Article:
Do not be fooled by Daniele Fherm and Antonius Berthagen. Beards, tattoos, and clothes that a college student might wear may not give the impression of “business men” or “importers,” but these two Swedes are both. They are sommeliers and world travelers in the name of wine, and have been involved in wine since the age of 14. More than that, they are focused entrepreneurs who created a business from scratch that feels almost alternative.
Viniologi is the Swedish wine importation company that is interested more in the natural cultivation and vinification behind the grapes than in tradition; in enjoying a brand name-less glass of wine rather than its ratings; and in the humble, authentic stories behind brave, young producers and small wineries rather than the prestige of top producers.
Wine Pass met up with them in the vineyards of Piemonte and was inspired by their eclectic mix of down-to-earth yet business-savvy approach to the wine world—with an interesting mix of DJ nights and wanderlust thrown in. We asked Daniele to shed some light on Viniologi and their wine world experiences.
Can you explain how Viniologi started, and what your vision for it is?
"We’re importers with a personal and independent style. Our vision is to respect and support wines, nature, and producers through our work. We started Viniologi because we wanted to help small producers make a living, and of course, because we love to drink wine. We live for trying new wines every day.
Antonius and I always talked about taking a road trip, so we finally did in April 2012 for five weeks. We traveled from south Sweden to Germany, Italy, and France. The trip made us drunk and creative, and the idea about owning a wine bar and wine import company was born. We moved back to Norway to start earning money, and when we had saved enough by April 2013, we moved to Stockholm. We ordered our first crates of wine in two months later, and the rest is history..."
What are the difficulties of importing wines in Sweden as independent importers?
"The biggest difficulty is the rules. Applying for the permit to become an importer is not a problem, but you have to wait 3-5 months just for one document to get processed. Then, we can only sell to restaurants with an alcohol license; if we want to import for private people, we have to apply for another document. And it doesn’t end there! The person who wants the wine has to go to what is called Systembolaget in Sweden (other than in bars, night-clubs and restaurants, the government-owned Systembolaget is the only place to buy strong alcoholic beverages - ed.). It’s a long process, but we manage to stay patient and sell to both restaurants and private people."
For us, wines fit Viniologi’s vision if they’re true, if the history and story behind them is real, and if the vinification techniques are respectful. But the wines also have to be fun!
What would you call the wines you’re interested in—natural?
"We would like to call them healthy, traditional wines. “Natural” is a complicated word in Sweden, but the wines we like are made without pesticides, herbicides, or human manipulations (with added sulfur or not—we don’t care!). A wine that is all this, plus good, elegant, and well-made, is natural."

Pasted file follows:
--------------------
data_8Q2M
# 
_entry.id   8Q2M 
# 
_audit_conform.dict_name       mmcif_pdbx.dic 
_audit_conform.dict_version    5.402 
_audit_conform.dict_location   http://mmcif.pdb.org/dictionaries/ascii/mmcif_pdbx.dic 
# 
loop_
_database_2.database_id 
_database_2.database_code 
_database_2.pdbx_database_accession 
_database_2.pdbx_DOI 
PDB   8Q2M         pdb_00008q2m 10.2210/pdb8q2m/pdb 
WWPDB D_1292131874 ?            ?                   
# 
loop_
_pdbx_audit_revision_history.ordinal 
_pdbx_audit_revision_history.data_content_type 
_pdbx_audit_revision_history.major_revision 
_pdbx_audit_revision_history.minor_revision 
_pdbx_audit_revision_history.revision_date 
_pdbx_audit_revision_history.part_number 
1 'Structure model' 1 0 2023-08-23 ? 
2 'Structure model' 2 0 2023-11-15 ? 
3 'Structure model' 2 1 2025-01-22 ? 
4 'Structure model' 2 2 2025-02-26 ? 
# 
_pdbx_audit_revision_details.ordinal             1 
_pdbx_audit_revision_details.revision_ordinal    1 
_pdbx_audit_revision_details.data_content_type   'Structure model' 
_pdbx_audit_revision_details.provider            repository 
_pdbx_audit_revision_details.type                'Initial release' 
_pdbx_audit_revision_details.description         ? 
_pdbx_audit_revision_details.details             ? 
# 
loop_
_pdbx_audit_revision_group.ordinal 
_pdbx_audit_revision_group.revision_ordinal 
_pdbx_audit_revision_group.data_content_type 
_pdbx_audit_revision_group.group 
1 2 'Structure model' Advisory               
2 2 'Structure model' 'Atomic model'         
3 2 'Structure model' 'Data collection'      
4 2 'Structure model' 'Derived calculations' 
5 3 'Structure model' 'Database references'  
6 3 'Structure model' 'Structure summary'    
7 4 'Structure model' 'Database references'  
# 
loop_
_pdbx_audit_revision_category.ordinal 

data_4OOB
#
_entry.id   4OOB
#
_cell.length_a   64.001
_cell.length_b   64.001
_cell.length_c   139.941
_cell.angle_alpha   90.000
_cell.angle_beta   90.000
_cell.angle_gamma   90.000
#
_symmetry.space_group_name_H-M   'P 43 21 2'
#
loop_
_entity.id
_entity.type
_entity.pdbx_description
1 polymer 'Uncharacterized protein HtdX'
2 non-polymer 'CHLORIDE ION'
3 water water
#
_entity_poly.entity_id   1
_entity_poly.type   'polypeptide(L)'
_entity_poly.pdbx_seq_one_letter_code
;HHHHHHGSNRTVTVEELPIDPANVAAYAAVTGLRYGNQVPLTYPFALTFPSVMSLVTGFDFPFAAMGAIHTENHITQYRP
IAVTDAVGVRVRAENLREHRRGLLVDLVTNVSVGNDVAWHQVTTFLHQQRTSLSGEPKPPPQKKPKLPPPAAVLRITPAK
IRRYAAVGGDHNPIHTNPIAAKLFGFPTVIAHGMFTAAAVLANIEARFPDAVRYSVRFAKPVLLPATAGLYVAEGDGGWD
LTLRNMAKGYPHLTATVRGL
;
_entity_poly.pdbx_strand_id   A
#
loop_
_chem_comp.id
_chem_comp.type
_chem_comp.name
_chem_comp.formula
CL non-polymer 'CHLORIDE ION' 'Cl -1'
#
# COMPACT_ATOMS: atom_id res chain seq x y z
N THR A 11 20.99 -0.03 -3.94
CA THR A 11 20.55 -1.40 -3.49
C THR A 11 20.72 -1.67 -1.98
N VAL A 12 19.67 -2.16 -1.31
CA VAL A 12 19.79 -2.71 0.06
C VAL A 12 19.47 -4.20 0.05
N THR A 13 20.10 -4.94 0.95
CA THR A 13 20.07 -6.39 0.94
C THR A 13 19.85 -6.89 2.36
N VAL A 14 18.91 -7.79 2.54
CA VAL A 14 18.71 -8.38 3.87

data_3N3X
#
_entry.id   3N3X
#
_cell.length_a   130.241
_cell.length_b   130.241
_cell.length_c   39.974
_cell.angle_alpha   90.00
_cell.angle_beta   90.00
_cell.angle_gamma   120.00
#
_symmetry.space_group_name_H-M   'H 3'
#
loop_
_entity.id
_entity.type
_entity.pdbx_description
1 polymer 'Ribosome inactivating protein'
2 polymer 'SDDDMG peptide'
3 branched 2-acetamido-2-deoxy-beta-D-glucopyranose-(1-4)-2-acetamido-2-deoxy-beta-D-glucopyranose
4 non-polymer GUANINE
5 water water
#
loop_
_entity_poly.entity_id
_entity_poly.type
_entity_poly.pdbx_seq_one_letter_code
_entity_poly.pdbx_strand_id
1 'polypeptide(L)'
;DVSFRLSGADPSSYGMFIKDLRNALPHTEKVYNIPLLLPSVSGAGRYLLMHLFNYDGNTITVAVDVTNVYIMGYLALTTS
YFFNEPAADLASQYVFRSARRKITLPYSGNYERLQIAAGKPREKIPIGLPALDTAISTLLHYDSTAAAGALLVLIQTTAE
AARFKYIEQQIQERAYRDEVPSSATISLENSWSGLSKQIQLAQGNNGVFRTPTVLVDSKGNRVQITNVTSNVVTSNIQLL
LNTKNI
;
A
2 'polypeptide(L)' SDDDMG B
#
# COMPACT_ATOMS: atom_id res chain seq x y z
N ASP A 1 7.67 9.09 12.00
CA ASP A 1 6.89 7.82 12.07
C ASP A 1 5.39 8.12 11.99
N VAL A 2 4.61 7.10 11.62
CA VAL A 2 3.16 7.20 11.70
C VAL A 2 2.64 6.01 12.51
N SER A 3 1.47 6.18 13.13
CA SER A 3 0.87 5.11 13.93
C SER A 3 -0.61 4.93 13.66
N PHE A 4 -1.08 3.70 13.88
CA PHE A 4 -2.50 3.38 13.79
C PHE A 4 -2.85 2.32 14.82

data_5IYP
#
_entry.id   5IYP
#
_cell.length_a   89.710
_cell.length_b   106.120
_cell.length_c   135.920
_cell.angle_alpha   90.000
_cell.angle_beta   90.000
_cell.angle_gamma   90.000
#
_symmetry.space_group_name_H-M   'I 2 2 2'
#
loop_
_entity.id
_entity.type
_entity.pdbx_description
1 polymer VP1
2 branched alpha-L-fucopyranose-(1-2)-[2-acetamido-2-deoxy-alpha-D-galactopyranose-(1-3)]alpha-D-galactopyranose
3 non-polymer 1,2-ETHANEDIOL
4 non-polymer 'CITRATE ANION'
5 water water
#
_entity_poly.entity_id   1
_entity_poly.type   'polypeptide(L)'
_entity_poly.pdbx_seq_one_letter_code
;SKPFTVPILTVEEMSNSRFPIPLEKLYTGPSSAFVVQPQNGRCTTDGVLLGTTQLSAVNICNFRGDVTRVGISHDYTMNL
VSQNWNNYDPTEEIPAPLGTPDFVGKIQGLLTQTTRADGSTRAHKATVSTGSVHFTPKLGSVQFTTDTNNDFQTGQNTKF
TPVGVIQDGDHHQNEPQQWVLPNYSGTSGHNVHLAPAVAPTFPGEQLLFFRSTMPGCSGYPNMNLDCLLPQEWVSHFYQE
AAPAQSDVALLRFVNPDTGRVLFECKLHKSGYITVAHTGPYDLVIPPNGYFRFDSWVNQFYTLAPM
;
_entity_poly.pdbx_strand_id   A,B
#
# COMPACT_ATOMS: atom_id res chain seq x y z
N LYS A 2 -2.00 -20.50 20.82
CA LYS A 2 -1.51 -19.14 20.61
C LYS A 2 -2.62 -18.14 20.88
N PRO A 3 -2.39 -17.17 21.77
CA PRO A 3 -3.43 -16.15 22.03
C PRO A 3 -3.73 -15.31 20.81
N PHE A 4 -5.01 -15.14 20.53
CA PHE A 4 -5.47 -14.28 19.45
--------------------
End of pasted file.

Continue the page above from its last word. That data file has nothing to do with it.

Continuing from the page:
In what country do you see the strongest interest in natural, organic, and biodynamic wines?
“Natural: France and Italy. Organic: Germany. Biodynamic: France, Austria, and Germany.”
How many wineries have you visited?
“We have visited a lot of wineries in a short amount of time. On just our road trip we visited about 60, and we haven’t stopped there.”
What kinds of wine do Swedish people like?
“As a sommelier in Sweden, I can tell you that people are into super natural wines, but also a classic Burgundy; wines from the Piemonte region; Riesling; and wines from the USA. But on the Systembolaget, the popular wines are from South Africa, Chile, Australia, Argentina…bag-in-a-box wines.”
Taste is more important than the label. Our goal is to attract a new generation to drink healthier wines, and wines from small producers.
How could we make the most important wines of Piemonte – that is, Barolo and Barbaresco – fit Viniologi’s vision?
“For us, wines fit Viniologi’s vision if they’re true, if the history and story behind them is real, and if the vinification techniques are respectful. But the wines also have to be fun! Barolo and Barbaresco are two big names with two specific styles, so try to think outside the box for these. For example, if a producer uses the same grape and vinification methods but somehow make it special—then we’re interested. We don’t mean a special taste, because we don’t care about wine analyses or ratings; but maybe a different way of promoting, instead. Also, production definitely has to be small. For example, the biggest winery we import for is just 10 hectares (the smallest is 2). We’re not interested in producers who make wine for the money. What’s important for us is enjoying the wine and the people behind it.”
As DJs, you organize evenings with music and wine in Sweden. What’s the objective, and what kind of crowds do you attract?
“We like to play dance music, funk, deep house, jazz house, and house music. We’re interested in promoting ourselves artistically. We play good music and serve wine, and when we talk with people about the wines, we don’t tell them what it is. Taste is more important than the label. Our goal is to attract a new generation to drink healthier wines, and wines from small producers.”
What wine producer that you’ve visited uses the most extreme winemaking techniques?
“Lamoresca in Sicily: his techniques are very simple. He uses cement vats and tanks, with no filtration, crushing by gravity and no added sulfites. All bottling and labeling is done by hand.”
Phone: 0046(0)76 2917928
Phone: 0046(0)72 1777818
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